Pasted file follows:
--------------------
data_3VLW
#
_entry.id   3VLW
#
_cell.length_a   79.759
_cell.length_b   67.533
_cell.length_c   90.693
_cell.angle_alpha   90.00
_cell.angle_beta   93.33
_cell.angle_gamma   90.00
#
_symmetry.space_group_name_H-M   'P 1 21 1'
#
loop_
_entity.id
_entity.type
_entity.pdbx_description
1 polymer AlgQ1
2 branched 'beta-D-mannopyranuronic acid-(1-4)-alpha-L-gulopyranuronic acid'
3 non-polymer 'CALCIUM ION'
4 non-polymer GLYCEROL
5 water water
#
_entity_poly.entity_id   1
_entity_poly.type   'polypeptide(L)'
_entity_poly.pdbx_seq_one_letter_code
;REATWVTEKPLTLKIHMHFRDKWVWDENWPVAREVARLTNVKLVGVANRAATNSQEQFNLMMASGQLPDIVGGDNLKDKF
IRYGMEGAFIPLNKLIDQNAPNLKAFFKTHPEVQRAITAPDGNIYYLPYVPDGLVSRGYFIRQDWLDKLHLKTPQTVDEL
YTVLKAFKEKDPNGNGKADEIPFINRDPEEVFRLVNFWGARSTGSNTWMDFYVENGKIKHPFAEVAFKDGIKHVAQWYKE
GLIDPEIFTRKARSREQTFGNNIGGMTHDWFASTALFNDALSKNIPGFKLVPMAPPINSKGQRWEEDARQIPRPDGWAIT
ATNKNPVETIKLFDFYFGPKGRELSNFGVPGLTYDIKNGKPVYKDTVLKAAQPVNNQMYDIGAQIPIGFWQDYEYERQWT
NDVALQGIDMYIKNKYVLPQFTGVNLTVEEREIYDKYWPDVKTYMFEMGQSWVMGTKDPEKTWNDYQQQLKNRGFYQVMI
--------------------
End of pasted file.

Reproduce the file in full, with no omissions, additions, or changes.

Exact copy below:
data_3VLW
#
_entry.id   3VLW
#
_cell.length_a   79.759
_cell.length_b   67.533
_cell.length_c   90.693
_cell.angle_alpha   90.00
_cell.angle_beta   93.33
_cell.angle_gamma   90.00
#
_symmetry.space_group_name_H-M   'P 1 21 1'
#
loop_
_entity.id
_entity.type
_entity.pdbx_description
1 polymer AlgQ1
2 branched 'beta-D-mannopyranuronic acid-(1-4)-alpha-L-gulopyranuronic acid'
3 non-polymer 'CALCIUM ION'
4 non-polymer GLYCEROL
5 water water
#
_entity_poly.entity_id   1
_entity_poly.type   'polypeptide(L)'
_entity_poly.pdbx_seq_one_letter_code
;REATWVTEKPLTLKIHMHFRDKWVWDENWPVAREVARLTNVKLVGVANRAATNSQEQFNLMMASGQLPDIVGGDNLKDKF
IRYGMEGAFIPLNKLIDQNAPNLKAFFKTHPEVQRAITAPDGNIYYLPYVPDGLVSRGYFIRQDWLDKLHLKTPQTVDEL
YTVLKAFKEKDPNGNGKADEIPFINRDPEEVFRLVNFWGARSTGSNTWMDFYVENGKIKHPFAEVAFKDGIKHVAQWYKE
GLIDPEIFTRKARSREQTFGNNIGGMTHDWFASTALFNDALSKNIPGFKLVPMAPPINSKGQRWEEDARQIPRPDGWAIT
ATNKNPVETIKLFDFYFGPKGRELSNFGVPGLTYDIKNGKPVYKDTVLKAAQPVNNQMYDIGAQIPIGFWQDYEYERQWT
NDVALQGIDMYIKNKYVLPQFTGVNLTVEEREIYDKYWPDVKTYMFEMGQSWVMGTKDPEKTWNDYQQQLKNRGFYQVMI